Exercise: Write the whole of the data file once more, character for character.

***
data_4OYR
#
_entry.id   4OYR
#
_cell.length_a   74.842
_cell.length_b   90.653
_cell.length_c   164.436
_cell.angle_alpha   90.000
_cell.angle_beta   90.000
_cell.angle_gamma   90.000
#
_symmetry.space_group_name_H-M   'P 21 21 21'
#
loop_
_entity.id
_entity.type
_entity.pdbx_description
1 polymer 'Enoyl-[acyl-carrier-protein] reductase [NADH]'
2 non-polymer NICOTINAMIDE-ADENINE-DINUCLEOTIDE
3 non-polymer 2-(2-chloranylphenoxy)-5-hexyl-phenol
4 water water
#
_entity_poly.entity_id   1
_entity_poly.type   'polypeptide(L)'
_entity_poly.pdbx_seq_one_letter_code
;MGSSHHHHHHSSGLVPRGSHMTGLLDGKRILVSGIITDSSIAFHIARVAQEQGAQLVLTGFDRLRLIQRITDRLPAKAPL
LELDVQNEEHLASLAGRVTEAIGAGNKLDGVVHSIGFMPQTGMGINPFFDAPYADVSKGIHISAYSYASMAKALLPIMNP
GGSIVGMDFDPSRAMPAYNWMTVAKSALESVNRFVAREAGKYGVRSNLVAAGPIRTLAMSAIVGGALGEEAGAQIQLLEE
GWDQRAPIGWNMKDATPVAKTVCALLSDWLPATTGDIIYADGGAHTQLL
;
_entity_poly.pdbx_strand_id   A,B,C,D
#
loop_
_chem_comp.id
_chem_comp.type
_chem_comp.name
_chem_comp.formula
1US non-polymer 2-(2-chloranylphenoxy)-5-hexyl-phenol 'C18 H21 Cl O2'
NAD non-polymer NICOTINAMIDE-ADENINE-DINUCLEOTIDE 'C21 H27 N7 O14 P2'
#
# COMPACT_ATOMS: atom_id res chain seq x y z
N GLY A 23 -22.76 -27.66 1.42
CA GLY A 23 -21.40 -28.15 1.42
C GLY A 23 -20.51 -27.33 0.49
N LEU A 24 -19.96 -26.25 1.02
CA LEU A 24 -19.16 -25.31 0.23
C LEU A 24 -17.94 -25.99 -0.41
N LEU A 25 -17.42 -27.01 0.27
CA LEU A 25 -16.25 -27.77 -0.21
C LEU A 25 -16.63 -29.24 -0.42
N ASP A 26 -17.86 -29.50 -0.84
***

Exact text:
data_4OYR
#
_entry.id   4OYR
#
_cell.length_a   74.842
_cell.length_b   90.653
_cell.length_c   164.436
_cell.angle_alpha   90.000
_cell.angle_beta   90.000
_cell.angle_gamma   90.000
#
_symmetry.space_group_name_H-M   'P 21 21 21'
#
loop_
_entity.id
_entity.type
_entity.pdbx_description
1 polymer 'Enoyl-[acyl-carrier-protein] reductase [NADH]'
2 non-polymer NICOTINAMIDE-ADENINE-DINUCLEOTIDE
3 non-polymer 2-(2-chloranylphenoxy)-5-hexyl-phenol
4 water water
#
_entity_poly.entity_id   1
_entity_poly.type   'polypeptide(L)'
_entity_poly.pdbx_seq_one_letter_code
;MGSSHHHHHHSSGLVPRGSHMTGLLDGKRILVSGIITDSSIAFHIARVAQEQGAQLVLTGFDRLRLIQRITDRLPAKAPL
LELDVQNEEHLASLAGRVTEAIGAGNKLDGVVHSIGFMPQTGMGINPFFDAPYADVSKGIHISAYSYASMAKALLPIMNP
GGSIVGMDFDPSRAMPAYNWMTVAKSALESVNRFVAREAGKYGVRSNLVAAGPIRTLAMSAIVGGALGEEAGAQIQLLEE
GWDQRAPIGWNMKDATPVAKTVCALLSDWLPATTGDIIYADGGAHTQLL
;
_entity_poly.pdbx_strand_id   A,B,C,D
#
loop_
_chem_comp.id
_chem_comp.type
_chem_comp.name
_chem_comp.formula
1US non-polymer 2-(2-chloranylphenoxy)-5-hexyl-phenol 'C18 H21 Cl O2'
NAD non-polymer NICOTINAMIDE-ADENINE-DINUCLEOTIDE 'C21 H27 N7 O14 P2'
#
# COMPACT_ATOMS: atom_id res chain seq x y z
N GLY A 23 -22.76 -27.66 1.42
CA GLY A 23 -21.40 -28.15 1.42
C GLY A 23 -20.51 -27.33 0.49
N LEU A 24 -19.96 -26.25 1.02
CA LEU A 24 -19.16 -25.31 0.23
C LEU A 24 -17.94 -25.99 -0.41
N LEU A 25 -17.42 -27.01 0.27
CA LEU A 25 -16.25 -27.77 -0.21
C LEU A 25 -16.63 -29.24 -0.42
N ASP A 26 -17.86 -29.50 -0.84